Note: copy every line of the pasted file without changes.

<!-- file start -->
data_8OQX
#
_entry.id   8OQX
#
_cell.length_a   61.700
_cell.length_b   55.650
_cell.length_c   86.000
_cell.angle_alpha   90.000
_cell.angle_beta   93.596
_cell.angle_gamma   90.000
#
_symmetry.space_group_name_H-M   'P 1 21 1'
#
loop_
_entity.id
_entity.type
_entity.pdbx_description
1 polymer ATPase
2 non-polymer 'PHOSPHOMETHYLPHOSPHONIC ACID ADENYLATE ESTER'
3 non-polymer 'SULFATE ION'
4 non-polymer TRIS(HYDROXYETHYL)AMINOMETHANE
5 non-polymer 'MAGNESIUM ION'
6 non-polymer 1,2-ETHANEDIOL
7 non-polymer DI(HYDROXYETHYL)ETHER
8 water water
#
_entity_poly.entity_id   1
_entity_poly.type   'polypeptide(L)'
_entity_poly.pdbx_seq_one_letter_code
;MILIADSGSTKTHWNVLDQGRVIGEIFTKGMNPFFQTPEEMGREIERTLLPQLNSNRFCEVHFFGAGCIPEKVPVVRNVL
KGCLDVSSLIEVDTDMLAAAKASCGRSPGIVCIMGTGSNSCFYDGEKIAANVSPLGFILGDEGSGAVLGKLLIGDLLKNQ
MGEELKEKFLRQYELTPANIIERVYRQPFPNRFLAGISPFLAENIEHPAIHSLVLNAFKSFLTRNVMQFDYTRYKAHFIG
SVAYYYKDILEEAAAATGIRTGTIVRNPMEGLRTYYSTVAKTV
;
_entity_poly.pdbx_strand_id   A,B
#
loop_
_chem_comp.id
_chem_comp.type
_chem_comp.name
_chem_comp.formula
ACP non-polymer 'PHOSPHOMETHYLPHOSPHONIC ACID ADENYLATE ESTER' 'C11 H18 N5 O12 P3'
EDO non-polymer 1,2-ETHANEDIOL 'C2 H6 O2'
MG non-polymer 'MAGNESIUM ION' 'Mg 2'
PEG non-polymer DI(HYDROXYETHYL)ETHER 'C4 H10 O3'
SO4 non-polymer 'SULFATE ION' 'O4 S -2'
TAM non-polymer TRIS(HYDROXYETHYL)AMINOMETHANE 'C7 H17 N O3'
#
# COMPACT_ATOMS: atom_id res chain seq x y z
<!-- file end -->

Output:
data_8OQX
#
_entry.id   8OQX
#
_cell.length_a   61.700
_cell.length_b   55.650
_cell.length_c   86.000
_cell.angle_alpha   90.000
_cell.angle_beta   93.596
_cell.angle_gamma   90.000
#
_symmetry.space_group_name_H-M   'P 1 21 1'
#
loop_
_entity.id
_entity.type
_entity.pdbx_description
1 polymer ATPase
2 non-polymer 'PHOSPHOMETHYLPHOSPHONIC ACID ADENYLATE ESTER'
3 non-polymer 'SULFATE ION'
4 non-polymer TRIS(HYDROXYETHYL)AMINOMETHANE
5 non-polymer 'MAGNESIUM ION'
6 non-polymer 1,2-ETHANEDIOL
7 non-polymer DI(HYDROXYETHYL)ETHER
8 water water
#
_entity_poly.entity_id   1
_entity_poly.type   'polypeptide(L)'
_entity_poly.pdbx_seq_one_letter_code
;MILIADSGSTKTHWNVLDQGRVIGEIFTKGMNPFFQTPEEMGREIERTLLPQLNSNRFCEVHFFGAGCIPEKVPVVRNVL
KGCLDVSSLIEVDTDMLAAAKASCGRSPGIVCIMGTGSNSCFYDGEKIAANVSPLGFILGDEGSGAVLGKLLIGDLLKNQ
MGEELKEKFLRQYELTPANIIERVYRQPFPNRFLAGISPFLAENIEHPAIHSLVLNAFKSFLTRNVMQFDYTRYKAHFIG
SVAYYYKDILEEAAAATGIRTGTIVRNPMEGLRTYYSTVAKTV
;
_entity_poly.pdbx_strand_id   A,B
#
loop_
_chem_comp.id
_chem_comp.type
_chem_comp.name
_chem_comp.formula
ACP non-polymer 'PHOSPHOMETHYLPHOSPHONIC ACID ADENYLATE ESTER' 'C11 H18 N5 O12 P3'
EDO non-polymer 1,2-ETHANEDIOL 'C2 H6 O2'
MG non-polymer 'MAGNESIUM ION' 'Mg 2'
PEG non-polymer DI(HYDROXYETHYL)ETHER 'C4 H10 O3'
SO4 non-polymer 'SULFATE ION' 'O4 S -2'
TAM non-polymer TRIS(HYDROXYETHYL)AMINOMETHANE 'C7 H17 N O3'
#
# COMPACT_ATOMS: atom_id res chain seq x y z